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Without a Body
(in which—the clavicle—Jacob refuses to fill out a form, and very little can be done without a body)
On the fourth day the two great lights: floodlight and flashlight, daytime and night. The sun. The moon. And the wide sky to divide; the stars also, set in, until the appointed time, just as a match is extinguished on the tongue. Let them be for signs and for seasons, and for days and years. How we count. Let them be the sources of illumination by which we are able to see our hands in front of our faces, and our faces in front of our faces hung above the flat of the water, reflected back, with bones in our mouths we should guard against dropping in want.

By all accounts a land search looks a lot like Red Rover. A chain of volunteers in reflective vests or crossing-guard-cum-pageant-queen shoulder sashes snakes across a lonely-looking field of high grasses holding hands, calling out. Other volunteers arrive with blankets, hot chocolate, sandwiches. The utility of the blankets is unclear—an expression of hope, perhaps, that the body will be found in a state responsive to warmth and comfort. By evening there are canister lights on tripods which look as though they’ve been stolen from a film set. Flashlights are distributed. Eventually flasks appear in the breast pockets of men’s thermal vests. Handkerchiefs are passed around. Other land searches, historically, have incorporated torches and pitchforks. It depends what you’re looking for. Of course it’s entirely different in the water. It’s impossible to hold hands in the water. There will be no calling out in the water, no blankets. This is still how Jacob imagines it, a volunteer army of hand-holders scouring the ocean floor with helmet-mounted flashlights, singing something, maybe, like the Men of the Deeps. No reasonable grounds, he’s repeatedly been told, for that scope of search, however.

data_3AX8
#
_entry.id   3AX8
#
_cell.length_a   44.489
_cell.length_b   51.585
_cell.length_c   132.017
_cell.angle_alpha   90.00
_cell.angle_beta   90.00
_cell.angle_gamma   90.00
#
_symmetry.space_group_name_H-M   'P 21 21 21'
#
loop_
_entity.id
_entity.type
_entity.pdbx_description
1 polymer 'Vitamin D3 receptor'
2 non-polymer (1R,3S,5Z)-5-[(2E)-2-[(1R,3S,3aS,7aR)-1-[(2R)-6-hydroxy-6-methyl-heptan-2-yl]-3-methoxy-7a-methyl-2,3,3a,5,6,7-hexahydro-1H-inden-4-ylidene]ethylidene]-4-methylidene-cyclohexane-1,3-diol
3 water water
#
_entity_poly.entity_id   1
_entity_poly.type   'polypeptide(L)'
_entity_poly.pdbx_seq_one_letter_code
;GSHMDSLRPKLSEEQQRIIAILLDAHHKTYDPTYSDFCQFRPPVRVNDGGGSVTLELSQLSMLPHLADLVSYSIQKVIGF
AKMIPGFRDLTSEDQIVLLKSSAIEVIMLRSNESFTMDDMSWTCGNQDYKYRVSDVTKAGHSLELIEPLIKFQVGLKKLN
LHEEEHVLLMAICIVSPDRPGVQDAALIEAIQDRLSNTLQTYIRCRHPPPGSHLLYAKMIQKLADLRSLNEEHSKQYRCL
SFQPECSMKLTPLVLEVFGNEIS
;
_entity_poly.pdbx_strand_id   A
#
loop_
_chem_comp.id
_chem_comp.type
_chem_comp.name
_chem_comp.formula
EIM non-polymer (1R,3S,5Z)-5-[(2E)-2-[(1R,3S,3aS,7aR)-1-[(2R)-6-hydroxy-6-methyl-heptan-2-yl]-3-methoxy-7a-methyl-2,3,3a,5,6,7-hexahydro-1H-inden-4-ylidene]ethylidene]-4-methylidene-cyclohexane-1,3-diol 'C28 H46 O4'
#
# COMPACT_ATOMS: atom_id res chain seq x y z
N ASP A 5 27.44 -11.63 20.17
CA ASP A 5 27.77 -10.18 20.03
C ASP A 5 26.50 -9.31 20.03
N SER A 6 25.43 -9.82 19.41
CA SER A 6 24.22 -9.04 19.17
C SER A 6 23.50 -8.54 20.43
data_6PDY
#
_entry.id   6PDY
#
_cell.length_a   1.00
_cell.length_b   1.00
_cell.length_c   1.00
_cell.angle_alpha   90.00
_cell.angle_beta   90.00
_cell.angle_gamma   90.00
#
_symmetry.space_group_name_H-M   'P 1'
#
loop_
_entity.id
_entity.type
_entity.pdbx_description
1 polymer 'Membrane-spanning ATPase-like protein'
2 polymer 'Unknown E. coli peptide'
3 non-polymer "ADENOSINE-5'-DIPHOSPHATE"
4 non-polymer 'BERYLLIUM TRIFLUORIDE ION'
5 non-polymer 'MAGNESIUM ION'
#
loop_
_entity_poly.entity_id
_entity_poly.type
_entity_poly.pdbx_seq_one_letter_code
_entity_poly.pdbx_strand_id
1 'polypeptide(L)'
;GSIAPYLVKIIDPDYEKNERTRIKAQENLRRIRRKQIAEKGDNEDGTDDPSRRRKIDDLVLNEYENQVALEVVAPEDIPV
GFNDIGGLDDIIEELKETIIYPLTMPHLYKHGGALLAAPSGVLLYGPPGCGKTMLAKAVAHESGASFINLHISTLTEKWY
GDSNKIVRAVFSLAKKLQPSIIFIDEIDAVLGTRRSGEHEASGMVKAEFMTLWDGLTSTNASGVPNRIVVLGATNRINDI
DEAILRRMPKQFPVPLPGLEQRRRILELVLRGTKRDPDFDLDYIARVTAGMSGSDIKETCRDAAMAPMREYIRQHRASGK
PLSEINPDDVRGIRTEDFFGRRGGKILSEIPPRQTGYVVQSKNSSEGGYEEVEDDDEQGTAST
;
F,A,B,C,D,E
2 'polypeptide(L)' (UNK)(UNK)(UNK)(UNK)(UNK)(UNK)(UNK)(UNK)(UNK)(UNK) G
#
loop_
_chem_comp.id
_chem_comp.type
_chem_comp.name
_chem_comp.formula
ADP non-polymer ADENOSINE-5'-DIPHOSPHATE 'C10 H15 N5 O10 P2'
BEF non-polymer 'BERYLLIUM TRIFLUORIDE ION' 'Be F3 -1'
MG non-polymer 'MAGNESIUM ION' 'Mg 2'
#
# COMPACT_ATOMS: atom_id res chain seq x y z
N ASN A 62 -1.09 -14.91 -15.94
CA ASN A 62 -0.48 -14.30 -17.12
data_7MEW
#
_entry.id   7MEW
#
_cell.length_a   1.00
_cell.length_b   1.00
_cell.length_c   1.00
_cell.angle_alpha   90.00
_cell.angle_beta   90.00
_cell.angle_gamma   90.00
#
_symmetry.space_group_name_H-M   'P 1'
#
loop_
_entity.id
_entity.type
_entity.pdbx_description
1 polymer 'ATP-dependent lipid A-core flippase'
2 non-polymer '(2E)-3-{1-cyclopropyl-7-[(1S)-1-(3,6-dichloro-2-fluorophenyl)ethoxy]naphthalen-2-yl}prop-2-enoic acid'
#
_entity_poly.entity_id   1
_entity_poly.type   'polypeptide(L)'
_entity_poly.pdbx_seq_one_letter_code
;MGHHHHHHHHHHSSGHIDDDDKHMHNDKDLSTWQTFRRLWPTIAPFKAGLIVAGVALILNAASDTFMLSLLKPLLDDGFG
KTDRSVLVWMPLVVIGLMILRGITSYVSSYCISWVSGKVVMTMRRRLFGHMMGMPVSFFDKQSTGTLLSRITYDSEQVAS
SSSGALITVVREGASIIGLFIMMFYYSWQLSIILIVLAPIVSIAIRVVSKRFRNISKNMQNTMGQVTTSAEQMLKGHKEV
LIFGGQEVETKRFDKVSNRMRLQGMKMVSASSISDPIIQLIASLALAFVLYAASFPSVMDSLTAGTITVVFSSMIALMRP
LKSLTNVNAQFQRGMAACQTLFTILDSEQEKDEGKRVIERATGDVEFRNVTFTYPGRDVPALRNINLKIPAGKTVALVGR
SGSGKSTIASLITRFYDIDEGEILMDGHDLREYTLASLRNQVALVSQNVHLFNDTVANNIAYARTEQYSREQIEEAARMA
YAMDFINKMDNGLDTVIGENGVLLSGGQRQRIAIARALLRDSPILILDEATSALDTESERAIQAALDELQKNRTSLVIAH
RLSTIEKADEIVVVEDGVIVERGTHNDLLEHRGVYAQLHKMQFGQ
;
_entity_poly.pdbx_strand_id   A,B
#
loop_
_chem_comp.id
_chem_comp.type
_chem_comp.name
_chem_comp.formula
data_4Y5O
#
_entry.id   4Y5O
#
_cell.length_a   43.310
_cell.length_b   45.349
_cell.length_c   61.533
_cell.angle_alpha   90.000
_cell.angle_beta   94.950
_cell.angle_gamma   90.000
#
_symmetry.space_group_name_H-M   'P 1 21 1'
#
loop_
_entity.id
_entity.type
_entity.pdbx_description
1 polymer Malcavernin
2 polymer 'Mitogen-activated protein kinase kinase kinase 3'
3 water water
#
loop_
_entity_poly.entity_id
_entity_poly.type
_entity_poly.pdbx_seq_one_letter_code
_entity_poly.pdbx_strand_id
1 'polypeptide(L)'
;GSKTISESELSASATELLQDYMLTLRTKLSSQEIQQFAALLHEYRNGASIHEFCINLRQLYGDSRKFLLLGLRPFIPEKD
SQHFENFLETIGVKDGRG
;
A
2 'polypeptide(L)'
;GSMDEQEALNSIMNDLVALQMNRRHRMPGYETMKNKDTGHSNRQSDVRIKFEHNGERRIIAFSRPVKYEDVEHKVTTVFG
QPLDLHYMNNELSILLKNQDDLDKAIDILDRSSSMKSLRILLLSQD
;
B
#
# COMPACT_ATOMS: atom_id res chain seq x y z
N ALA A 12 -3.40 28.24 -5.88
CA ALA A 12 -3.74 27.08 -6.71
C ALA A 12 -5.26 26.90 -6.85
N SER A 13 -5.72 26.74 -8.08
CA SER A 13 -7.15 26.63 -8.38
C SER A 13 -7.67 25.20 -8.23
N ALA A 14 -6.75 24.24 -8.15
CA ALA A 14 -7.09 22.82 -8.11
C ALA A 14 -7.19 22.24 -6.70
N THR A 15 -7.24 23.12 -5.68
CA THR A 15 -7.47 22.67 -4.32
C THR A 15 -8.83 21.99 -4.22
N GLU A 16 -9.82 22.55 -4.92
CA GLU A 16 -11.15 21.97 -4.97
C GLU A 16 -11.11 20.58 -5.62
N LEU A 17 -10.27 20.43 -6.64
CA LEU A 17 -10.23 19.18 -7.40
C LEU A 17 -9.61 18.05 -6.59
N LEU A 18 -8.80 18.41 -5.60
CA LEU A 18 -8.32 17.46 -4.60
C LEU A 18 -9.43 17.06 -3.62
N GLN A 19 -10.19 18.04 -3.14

On the fourth day he returns once again to the precinct, counting backwards with eyes like the eyelids of morning and he makes the desk sergeant tired with his whatever-this-is, this vigil, maybe even makes her curse a little, mouth without sound. Thing is—the thing is, he says, tracing his finger against glass, pacing along the windowed wall overlooking the street, then, in a moment, making back toward the counter as if he might leap it. But the sergeant’s already half up; hips over feet and fluid like I’ve never yet smashed teeth against this counter’s edge but could show you easy and my palm just there below your ear. She fixes his pupils: hasn’t slept, she would wager, these seventy-two hours.

I have new information, he says. The clavicle is the most frequently broken bone in the human body. I’ve not yet told you how I broke her jaw, he says, have I? Surely I am at least a person of interest. In the beginning … he says. She raises her hand in warning and sinks back to sitting. Have you filled out the form I gave you? Are you finally willing to cooperate?